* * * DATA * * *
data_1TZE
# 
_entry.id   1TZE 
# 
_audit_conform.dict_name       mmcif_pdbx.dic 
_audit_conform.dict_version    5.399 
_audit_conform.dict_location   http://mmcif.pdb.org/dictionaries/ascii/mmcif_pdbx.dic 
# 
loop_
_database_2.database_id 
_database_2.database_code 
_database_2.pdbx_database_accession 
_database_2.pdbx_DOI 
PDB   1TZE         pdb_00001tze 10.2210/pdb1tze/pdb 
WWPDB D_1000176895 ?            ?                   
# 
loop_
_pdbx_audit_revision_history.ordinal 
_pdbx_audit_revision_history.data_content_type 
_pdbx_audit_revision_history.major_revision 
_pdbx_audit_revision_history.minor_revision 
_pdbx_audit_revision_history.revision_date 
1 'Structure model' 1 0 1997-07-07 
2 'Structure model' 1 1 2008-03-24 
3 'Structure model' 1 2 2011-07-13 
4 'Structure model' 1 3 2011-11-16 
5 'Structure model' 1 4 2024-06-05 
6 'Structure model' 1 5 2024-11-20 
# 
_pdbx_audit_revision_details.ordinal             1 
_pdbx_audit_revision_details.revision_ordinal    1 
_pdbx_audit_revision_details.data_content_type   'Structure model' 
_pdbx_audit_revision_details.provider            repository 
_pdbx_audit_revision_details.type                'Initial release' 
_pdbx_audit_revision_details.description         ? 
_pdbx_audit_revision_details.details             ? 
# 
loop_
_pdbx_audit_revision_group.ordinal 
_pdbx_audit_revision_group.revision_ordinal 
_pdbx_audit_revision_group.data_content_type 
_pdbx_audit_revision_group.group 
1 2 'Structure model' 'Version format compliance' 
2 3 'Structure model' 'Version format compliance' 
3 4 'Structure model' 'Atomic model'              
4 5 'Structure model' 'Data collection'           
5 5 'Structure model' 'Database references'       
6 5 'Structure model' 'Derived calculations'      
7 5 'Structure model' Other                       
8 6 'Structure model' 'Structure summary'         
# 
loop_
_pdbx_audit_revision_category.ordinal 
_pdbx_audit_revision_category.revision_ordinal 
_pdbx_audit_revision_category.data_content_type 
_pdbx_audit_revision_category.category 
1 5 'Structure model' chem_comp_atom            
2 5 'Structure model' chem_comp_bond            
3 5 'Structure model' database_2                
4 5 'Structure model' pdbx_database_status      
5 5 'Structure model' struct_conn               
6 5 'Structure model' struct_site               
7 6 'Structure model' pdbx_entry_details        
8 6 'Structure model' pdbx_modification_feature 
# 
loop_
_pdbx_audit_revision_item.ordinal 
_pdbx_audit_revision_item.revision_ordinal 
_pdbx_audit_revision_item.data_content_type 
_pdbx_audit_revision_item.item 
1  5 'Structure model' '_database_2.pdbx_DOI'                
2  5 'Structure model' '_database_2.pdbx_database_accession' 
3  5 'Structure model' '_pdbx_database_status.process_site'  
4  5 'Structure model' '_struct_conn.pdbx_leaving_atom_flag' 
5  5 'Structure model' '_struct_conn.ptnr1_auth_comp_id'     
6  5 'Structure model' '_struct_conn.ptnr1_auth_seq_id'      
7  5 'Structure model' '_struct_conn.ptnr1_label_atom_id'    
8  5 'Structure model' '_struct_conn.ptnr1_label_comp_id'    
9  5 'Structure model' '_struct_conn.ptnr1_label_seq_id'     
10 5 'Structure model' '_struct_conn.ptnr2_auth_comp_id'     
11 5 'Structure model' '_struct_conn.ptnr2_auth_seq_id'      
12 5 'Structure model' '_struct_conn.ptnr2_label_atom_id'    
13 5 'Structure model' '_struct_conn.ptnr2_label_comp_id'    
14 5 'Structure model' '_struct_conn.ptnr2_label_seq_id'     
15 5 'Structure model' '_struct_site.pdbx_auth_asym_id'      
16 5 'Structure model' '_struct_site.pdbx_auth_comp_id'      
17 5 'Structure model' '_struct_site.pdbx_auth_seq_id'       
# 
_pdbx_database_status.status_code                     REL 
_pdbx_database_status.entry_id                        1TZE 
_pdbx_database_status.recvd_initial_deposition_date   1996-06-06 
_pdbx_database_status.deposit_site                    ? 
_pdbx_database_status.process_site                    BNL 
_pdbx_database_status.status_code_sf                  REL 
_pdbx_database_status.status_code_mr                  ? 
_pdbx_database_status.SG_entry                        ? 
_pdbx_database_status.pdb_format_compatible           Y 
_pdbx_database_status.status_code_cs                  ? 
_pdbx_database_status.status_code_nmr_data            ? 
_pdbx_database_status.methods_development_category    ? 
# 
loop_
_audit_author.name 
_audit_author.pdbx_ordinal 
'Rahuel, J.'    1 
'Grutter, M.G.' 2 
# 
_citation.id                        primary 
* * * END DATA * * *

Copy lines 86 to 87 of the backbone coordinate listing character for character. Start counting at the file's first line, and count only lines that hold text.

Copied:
16 5 'Structure model' '_struct_site.pdbx_auth_comp_id'      
17 5 'Structure model' '_struct_site.pdbx_auth_seq_id'       